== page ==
Above my writing is a picture of Carl Edward Bailey, Arkansas’s 31st Governor. I have also started a blog for him, at carlebailey.wordpress.com . I am very excited about this because this is the beginning of my thesis project for my Masters Program. Basically, I need to write not only a process paper but create an “exhibit”, which can also be a digital one – such as the WordPress site I am building now. Its a work in progress, but a fantastic one that I am excited to undertake!
In addition to this, I have also learned how to take the files that the archivists have edited (the finding aids, or the papers that you look at which give a brief description of the documents that are stored in a specific place) and how to update the systems so that they can read the edits. I think I’ve explained this before, but just in case…say you want to study the 1930s and you have a list of names of people who you can look up. You come to the Arkansas Studies Institute building and talk to the person behind the desk and request a certain collection: lets say Carl Bailey! They will produce a finding aid, which lays out the collection to you. This is because many of these collections are HUGE, over 30 boxes or so. To dig through each box and each folder would take forever. But you can look through the finding aid and narrow down your search. So, when the archivists find a mistake in the typing or add new boxes or documents that are donated after the initial donation, they go in and edit the finding aid. The problem is that there are two different types of software that the finding aids need to be ready for, so this is where I step in. I go and edit them twice, once through something calling ArchiveGrid, where I just change a few structural XML files so that it can be read by the software; the other change is with Ark-Cat, where I basically click a certain button that allows the document to suppress components when marked internally. Pretty neat stuff! Think of it like this: you know when you sometimes find a fancy font and you make a beautiful document only to send it to a friend and it looks like Egyptian hieroglyphics? That’s because, though your software program on your computer can read and handle that fancy font, your friends computer may not have the same type of program so she cannot. I have now made those documents compatible with the system that your friend would have, nothing fancy, basic and to the point.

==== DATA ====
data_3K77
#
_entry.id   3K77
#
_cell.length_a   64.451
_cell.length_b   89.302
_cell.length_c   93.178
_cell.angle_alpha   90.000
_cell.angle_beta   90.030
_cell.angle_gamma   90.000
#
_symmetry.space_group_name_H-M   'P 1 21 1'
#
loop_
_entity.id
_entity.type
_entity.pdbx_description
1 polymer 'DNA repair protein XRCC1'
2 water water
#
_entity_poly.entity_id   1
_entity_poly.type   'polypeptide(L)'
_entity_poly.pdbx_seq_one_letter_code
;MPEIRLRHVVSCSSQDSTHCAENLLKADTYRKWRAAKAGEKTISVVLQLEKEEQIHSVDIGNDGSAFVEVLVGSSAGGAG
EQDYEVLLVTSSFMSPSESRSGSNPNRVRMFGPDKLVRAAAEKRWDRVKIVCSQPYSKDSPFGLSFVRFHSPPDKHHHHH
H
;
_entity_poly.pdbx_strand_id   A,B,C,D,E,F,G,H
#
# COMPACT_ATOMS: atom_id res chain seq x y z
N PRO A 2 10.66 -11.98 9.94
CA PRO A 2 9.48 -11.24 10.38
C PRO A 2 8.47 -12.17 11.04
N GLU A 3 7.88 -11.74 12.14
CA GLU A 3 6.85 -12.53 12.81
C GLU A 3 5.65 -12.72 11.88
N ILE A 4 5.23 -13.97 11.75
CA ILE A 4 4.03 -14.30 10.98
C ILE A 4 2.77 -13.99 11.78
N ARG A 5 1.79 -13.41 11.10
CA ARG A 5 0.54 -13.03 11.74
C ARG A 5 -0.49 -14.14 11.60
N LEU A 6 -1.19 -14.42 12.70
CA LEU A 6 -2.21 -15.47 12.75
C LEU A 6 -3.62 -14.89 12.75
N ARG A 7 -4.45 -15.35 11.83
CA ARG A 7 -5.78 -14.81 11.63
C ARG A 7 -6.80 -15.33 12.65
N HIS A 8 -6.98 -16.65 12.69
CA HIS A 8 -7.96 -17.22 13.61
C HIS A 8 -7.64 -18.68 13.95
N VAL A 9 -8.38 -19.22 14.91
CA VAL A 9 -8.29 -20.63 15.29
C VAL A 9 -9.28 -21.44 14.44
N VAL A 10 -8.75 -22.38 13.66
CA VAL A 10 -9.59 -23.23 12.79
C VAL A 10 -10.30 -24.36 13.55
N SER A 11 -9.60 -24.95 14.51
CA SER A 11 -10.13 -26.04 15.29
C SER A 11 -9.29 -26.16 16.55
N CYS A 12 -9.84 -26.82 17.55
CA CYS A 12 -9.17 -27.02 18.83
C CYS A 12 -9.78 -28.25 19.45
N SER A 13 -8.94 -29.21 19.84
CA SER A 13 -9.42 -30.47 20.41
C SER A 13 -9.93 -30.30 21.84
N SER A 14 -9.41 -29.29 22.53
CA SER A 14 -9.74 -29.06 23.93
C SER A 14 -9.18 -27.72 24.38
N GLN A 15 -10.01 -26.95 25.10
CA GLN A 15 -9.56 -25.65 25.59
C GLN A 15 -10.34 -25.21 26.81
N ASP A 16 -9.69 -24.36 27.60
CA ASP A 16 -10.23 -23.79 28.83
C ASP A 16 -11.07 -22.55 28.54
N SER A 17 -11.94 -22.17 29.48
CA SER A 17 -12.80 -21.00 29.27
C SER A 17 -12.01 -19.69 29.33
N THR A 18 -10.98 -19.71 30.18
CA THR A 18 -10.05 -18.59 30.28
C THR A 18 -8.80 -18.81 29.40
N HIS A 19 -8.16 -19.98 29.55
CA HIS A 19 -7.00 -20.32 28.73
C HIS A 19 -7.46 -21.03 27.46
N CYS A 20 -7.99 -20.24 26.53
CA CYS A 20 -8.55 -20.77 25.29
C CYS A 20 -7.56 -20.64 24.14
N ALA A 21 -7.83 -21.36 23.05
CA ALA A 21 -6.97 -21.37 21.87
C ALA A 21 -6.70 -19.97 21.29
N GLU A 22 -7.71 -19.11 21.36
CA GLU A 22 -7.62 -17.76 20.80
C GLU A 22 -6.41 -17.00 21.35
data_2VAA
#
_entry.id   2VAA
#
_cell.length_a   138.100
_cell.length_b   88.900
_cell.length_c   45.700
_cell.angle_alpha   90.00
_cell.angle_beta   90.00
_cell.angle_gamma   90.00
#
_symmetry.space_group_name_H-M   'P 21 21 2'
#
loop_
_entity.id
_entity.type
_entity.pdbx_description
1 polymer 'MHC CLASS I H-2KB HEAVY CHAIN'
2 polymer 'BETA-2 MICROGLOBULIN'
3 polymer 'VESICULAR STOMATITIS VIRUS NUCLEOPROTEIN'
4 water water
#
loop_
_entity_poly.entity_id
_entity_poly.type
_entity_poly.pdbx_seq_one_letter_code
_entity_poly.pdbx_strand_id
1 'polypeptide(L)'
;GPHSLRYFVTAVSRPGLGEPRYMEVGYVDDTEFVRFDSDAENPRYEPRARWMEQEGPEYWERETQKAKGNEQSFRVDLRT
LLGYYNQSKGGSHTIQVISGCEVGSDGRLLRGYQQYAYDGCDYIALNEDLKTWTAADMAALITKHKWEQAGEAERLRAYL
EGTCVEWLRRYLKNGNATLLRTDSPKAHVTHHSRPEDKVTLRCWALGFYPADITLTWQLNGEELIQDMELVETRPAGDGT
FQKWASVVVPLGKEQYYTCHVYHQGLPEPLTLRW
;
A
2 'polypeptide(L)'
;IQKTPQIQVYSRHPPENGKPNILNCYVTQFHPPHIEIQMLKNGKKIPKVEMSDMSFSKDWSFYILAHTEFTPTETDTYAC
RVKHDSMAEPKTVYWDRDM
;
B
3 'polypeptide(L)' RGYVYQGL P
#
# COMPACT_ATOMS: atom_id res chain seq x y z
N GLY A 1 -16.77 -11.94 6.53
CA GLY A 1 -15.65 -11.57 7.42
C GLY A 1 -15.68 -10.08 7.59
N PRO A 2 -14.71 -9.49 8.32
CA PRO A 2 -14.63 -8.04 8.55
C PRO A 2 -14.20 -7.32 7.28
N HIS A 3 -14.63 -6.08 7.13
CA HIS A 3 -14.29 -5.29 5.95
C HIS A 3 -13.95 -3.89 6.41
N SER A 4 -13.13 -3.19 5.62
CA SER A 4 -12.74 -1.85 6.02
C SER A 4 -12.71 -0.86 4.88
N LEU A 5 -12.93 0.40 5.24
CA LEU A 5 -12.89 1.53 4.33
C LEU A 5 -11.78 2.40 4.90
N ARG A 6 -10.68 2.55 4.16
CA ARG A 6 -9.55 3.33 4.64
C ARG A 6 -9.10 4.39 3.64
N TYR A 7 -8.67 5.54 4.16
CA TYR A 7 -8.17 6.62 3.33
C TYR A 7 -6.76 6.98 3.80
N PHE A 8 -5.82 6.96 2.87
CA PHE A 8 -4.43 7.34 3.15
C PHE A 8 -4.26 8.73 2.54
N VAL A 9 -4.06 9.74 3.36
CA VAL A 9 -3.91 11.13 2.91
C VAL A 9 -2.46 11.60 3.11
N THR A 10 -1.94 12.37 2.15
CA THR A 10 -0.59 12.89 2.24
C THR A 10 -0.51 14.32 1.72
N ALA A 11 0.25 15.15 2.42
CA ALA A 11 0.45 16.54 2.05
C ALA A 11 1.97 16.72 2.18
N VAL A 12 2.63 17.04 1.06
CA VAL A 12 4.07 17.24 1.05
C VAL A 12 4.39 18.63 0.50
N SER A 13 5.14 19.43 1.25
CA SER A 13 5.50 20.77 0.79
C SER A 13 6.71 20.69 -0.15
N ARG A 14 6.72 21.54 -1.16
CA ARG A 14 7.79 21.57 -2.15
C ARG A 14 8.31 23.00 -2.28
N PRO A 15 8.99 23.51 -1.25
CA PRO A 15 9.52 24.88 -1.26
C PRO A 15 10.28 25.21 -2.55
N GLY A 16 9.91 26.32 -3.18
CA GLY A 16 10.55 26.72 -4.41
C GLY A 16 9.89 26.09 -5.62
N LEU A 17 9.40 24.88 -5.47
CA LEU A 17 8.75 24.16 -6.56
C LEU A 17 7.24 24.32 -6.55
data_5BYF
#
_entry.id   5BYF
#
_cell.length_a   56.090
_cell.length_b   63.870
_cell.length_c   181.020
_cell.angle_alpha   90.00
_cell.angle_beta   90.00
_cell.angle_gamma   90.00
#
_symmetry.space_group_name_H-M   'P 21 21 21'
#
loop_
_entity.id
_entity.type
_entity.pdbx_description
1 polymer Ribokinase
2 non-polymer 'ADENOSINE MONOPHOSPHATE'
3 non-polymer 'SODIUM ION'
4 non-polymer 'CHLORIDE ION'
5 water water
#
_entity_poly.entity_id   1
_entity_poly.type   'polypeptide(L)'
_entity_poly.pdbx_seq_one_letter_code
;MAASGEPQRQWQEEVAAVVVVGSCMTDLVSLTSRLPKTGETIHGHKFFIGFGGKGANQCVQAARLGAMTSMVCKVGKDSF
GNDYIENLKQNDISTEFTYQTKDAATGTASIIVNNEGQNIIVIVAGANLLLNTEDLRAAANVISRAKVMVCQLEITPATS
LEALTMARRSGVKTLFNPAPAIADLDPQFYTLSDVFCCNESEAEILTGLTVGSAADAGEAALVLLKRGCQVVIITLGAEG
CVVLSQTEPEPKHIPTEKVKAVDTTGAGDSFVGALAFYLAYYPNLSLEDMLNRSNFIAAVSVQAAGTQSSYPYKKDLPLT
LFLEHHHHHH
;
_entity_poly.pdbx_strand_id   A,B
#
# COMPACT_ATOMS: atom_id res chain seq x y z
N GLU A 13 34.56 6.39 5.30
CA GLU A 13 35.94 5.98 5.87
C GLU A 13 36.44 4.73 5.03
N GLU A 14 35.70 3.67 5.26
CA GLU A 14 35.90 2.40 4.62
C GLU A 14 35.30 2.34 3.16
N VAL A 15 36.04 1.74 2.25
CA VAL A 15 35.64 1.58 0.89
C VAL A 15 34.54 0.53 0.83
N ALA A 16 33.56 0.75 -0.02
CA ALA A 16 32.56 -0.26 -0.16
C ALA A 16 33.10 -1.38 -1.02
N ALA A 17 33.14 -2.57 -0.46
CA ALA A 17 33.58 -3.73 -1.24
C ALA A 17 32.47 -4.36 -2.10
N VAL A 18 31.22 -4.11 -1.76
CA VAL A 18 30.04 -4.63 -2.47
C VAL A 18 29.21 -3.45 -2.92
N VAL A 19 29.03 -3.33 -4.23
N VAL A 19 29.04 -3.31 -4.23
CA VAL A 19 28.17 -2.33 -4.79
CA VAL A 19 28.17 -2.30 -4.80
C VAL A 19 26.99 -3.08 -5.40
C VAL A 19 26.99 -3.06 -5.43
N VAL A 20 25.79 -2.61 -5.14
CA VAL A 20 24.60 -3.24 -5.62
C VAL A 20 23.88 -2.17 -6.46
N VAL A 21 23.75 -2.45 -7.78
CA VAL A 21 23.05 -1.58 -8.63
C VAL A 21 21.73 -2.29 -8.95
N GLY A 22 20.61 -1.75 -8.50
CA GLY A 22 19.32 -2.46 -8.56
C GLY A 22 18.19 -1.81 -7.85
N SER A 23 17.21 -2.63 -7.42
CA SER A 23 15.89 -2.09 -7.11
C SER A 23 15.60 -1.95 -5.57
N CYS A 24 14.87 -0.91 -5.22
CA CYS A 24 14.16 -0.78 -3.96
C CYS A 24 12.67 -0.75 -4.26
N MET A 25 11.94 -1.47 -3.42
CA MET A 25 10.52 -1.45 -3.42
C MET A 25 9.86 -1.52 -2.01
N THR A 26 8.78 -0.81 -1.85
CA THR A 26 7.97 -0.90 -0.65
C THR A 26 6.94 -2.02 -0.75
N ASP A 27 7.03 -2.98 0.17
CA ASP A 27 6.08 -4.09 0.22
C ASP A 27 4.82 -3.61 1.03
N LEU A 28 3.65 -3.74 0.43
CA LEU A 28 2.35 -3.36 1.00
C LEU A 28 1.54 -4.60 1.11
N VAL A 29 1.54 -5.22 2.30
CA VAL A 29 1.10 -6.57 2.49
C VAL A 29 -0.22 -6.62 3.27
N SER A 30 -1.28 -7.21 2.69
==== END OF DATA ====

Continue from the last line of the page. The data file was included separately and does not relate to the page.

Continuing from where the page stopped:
So far, I have: 1. Digitized eight oral histories from the 1930s; 2. updated the Facebook backlog from last May to this May; 3. Made MP4 copies of the ENTIRE Rockefeller DVD collection; 4. Updated the system for ArchiveGrid and Ark-Cat; 5. Started on the Carl Bailey collection and 5. Scanned picture and created a short description for the Life Interrupted Virtual Exhibit. I have a few more things to do (whew!) such as Digitize the Public History Seminar and help upload pictures for the Foodways project (the one that I did the time line for!) and learn how to use born-digital materials. I am really hoping we have some time to learn coding, since I am pretty excited to expand my knowledge in that direction as well. So, its been a productive summer!
Check back next week for another update! I have, including the rest of this week, three weeks left of my internship before the fall semester starts.